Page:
The magnificent English language — subjunctive version

… or the frustratingly-complicated English language, depending on your mood. Here’s the example: Discussing the minimum wage issue with some students, I found myself saying,

“With a minimum wage, employers will have to pay more than they would have had to have paid in a free market.”

Snip: “… they would have had to have …”

Imagine learning to say that comfortably, especially if you’re a non-native speaker.

I’m guessing that’s the subjunctive passive past-perfect? Linguistic precisionism from grammar experts welcome.

subjunctive-cartoon

5 thoughts on “The magnificent English language — subjunctive version”

  1. That’s actually incorrect:
    It should be “than they would have to pay in a free market”

    It’s future subjunctive, not future past subjunctive.

    And as non-native English speaker, I have no problem with this at all.

    You should try the verb forms in French, German or Latin ๐Ÿ˜€

    The easiest one for verbs is Russian, but that one sucks because of the declinations.

  2. Don’t know if it’s true, but heard that English is an amalgam of three primary grammar systems from source languages, hence its notorious lack of consistency. An elderly German woman I know related that in the 50s she had traveled to England on a Viscount airplane, pronounced “Vie-count”. Later she roused chuckles from her hosts by informing them that she bought something in a “die-count” store.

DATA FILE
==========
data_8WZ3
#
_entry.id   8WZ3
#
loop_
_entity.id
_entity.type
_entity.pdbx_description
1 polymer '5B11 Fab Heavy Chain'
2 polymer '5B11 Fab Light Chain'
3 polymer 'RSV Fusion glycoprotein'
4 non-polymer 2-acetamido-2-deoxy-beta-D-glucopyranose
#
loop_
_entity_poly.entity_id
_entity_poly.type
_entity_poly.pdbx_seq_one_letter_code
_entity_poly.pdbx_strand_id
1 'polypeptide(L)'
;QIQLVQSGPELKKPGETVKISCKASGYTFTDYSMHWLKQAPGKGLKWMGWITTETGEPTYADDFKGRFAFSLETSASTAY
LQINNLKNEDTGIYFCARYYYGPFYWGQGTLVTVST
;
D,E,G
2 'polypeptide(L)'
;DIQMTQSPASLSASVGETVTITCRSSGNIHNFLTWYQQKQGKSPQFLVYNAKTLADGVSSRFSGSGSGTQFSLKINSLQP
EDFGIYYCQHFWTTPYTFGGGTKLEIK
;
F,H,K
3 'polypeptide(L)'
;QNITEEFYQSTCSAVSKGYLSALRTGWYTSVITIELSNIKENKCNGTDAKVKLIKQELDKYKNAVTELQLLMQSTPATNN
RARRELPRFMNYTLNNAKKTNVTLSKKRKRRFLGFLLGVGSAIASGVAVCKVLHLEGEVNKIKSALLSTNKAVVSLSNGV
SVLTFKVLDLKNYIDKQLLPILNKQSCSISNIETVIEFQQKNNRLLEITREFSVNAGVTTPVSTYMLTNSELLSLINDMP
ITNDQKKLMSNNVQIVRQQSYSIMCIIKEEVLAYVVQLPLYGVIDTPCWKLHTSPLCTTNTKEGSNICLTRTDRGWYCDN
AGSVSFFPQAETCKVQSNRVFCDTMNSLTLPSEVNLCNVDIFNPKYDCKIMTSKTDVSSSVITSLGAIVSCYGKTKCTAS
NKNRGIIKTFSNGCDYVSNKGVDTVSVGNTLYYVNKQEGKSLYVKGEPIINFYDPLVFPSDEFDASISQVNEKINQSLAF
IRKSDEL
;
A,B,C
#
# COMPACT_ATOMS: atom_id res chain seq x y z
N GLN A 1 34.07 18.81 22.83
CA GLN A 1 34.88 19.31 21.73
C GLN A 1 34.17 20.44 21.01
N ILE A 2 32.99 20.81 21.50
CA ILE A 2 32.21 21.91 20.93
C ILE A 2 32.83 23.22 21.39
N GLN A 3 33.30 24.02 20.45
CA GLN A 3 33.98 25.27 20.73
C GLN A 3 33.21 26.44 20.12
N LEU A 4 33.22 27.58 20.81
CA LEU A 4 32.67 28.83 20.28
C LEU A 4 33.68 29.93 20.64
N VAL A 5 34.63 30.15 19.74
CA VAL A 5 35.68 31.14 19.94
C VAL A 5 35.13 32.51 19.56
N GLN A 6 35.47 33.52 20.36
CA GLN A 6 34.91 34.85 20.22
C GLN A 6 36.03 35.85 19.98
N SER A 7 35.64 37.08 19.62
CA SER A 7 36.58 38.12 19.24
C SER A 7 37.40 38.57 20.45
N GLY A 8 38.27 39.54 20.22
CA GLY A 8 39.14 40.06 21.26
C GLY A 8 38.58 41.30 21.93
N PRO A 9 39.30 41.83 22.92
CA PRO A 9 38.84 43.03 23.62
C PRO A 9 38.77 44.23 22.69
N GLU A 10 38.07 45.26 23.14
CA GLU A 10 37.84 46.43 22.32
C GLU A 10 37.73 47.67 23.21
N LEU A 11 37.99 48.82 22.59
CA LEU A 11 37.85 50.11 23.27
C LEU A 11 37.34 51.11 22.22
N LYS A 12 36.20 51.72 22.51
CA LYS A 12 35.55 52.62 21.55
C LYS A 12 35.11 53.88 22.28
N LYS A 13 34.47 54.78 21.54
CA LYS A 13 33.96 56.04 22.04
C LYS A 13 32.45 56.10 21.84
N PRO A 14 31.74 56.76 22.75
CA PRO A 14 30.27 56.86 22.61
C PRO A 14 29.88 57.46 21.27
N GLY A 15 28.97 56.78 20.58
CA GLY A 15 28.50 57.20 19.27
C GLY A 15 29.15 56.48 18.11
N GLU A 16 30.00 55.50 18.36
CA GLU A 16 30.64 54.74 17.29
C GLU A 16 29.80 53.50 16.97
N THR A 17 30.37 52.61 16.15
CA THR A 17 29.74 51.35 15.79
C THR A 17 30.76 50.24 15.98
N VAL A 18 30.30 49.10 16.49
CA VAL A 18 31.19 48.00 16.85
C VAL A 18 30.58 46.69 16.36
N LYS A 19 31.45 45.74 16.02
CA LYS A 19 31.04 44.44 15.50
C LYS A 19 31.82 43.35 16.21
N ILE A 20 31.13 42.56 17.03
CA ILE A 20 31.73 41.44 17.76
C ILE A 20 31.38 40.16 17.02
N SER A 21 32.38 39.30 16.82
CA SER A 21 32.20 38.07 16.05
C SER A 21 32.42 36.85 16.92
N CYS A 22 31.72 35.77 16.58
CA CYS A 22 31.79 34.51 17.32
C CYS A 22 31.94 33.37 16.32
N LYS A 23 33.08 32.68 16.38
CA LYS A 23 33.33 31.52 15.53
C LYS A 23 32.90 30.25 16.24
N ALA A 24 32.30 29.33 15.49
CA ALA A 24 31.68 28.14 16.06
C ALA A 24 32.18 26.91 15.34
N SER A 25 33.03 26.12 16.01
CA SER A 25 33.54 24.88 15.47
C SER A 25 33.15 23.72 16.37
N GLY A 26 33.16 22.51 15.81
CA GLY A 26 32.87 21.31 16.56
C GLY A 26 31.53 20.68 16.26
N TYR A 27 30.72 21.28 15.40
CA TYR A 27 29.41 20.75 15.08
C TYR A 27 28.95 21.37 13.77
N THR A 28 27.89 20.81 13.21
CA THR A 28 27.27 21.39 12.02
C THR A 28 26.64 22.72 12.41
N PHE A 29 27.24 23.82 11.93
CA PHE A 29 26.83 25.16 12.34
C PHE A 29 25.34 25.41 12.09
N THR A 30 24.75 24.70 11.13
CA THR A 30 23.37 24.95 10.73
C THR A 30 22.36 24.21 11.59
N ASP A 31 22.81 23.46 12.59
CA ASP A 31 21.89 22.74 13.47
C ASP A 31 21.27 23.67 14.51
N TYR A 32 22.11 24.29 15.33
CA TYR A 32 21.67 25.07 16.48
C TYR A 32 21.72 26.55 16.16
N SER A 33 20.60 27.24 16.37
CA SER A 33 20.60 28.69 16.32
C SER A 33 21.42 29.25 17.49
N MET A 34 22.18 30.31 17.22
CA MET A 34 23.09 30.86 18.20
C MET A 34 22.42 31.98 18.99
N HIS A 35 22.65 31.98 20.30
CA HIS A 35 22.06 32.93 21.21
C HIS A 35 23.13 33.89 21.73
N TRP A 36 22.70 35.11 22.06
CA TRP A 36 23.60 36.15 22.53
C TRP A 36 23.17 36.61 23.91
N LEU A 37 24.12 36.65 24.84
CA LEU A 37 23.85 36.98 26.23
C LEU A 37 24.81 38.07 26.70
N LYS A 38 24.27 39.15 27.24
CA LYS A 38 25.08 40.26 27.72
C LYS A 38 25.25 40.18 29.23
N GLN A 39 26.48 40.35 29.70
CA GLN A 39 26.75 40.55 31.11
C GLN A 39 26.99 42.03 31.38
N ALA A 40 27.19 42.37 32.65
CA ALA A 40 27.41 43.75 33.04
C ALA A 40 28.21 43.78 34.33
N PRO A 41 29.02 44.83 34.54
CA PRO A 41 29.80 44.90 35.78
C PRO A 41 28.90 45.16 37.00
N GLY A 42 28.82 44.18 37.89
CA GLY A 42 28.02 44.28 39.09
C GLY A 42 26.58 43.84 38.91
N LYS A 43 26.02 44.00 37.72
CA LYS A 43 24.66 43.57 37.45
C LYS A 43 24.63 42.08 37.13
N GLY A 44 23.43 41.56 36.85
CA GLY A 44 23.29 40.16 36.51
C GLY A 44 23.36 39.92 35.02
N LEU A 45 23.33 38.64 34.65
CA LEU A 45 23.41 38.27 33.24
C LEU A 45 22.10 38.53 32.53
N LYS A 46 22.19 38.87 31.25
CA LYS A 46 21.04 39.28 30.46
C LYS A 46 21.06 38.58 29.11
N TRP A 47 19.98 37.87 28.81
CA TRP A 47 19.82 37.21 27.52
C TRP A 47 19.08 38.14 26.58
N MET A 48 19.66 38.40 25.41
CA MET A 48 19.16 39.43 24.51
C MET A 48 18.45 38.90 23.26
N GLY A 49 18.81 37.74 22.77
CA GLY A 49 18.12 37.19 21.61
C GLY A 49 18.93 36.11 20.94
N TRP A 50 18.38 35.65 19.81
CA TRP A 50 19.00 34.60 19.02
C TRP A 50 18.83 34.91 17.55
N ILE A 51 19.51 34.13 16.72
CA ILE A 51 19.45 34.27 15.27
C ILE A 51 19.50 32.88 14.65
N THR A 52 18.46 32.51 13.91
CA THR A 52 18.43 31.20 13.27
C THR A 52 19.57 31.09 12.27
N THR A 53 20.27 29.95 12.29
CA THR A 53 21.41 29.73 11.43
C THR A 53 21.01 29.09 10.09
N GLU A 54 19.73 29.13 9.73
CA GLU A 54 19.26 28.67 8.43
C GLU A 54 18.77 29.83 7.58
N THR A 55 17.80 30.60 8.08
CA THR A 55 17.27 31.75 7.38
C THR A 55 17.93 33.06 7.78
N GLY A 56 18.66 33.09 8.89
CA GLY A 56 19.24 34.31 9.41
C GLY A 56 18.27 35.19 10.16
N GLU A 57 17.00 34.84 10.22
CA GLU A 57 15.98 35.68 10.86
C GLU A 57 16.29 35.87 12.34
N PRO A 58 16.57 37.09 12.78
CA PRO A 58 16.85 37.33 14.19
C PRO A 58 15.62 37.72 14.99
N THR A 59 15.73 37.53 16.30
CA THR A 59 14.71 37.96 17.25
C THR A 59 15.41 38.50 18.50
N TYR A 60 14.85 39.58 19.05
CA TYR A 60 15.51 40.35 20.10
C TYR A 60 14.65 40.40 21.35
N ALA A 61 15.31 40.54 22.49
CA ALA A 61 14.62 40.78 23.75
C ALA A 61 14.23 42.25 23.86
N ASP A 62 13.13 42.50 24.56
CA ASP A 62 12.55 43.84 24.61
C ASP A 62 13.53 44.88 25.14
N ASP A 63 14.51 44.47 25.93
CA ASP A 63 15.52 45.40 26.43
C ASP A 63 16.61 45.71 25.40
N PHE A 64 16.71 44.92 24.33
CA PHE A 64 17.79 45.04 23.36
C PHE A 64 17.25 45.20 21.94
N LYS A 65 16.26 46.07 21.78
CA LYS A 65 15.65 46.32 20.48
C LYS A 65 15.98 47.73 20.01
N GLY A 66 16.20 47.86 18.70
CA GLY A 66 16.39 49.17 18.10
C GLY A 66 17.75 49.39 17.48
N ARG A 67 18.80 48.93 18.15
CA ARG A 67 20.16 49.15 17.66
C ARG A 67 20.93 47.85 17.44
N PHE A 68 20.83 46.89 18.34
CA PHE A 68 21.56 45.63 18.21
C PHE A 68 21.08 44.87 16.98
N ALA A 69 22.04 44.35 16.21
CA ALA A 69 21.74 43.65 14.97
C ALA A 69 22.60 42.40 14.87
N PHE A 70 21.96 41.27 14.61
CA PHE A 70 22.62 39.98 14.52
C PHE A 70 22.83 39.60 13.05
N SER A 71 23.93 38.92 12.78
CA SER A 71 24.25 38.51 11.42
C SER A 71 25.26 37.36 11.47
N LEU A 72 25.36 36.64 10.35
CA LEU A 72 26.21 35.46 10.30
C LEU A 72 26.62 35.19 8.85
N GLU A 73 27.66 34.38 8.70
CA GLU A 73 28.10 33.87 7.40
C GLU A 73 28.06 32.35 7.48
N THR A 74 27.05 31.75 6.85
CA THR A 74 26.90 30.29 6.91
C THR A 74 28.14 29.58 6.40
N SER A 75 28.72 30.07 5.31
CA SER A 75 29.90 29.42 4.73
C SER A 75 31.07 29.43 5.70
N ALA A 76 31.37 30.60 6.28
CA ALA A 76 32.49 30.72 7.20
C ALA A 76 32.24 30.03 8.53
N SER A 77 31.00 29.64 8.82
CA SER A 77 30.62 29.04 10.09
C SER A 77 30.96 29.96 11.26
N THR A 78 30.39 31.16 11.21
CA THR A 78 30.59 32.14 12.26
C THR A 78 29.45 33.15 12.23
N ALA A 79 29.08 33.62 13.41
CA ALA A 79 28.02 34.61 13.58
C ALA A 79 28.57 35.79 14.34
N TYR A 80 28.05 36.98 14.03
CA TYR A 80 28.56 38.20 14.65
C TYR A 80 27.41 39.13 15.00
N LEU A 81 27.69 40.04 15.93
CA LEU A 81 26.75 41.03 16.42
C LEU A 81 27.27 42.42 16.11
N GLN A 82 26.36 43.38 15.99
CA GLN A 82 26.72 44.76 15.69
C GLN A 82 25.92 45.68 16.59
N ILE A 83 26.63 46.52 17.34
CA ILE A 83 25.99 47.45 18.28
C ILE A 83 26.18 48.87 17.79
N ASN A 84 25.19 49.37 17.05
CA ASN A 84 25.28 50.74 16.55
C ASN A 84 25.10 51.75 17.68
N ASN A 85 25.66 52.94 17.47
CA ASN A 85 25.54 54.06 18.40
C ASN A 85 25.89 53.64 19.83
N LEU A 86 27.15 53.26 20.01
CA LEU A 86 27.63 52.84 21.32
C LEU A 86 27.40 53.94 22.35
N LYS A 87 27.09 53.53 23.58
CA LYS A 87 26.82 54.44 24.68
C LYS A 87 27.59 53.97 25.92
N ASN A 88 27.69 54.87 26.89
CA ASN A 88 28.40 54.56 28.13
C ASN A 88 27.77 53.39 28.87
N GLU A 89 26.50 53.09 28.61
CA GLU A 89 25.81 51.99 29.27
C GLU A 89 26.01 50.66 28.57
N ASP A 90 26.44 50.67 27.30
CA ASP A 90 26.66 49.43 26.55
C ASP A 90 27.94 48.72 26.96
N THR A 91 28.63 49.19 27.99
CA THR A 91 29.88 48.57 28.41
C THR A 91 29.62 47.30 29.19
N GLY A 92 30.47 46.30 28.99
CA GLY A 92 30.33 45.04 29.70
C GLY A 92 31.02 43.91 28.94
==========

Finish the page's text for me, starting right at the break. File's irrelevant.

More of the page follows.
3. Ah ‘pro libertate’, you are showing your non – native roots. It should be ‘than they would have had to pay’. The expression ‘would have had’ is in the subjunctive because it’s a conditional clause. The infinitive ‘to pay’ does not change tense.

  4. I sent a comment on my ‘smart’phone last night, but in case it did not get through I’ll comment, and elaborate further, here:

    Dear Pro libertate and Stephen Hicks: you are both barking up the wrong tree.

    โ€œWith a minimum wage, employers will have to pay more than they would have had to have paid in a free market.โ€

    This statement will of course be understood, but it is not really correct. We are dealing with a closed or impossible conditional statement: ie. we are imagining pay terms in a free market that does not exist. In this case, the correct expression is:

    ‘than they would have had to pay in a free market’

    You have extracted ‘they would have had to have’ from your statement to the student, but you have broken up the English incorrectly. The statement breaks down thus: ‘they would have had’ is subjunctive, because it’s in a conditional. ‘to pay’ is an infinitive and does not change its tense (‘to have paid’ = perfect infinitive).

    (If we were talking about a hypothetical conditional, in which scenario a free market may be an option in the present or the future, one would write:

    ‘With a minimum wage, employers will have to pay more than they would have to pay in a free market’

    Can you see the difference?)

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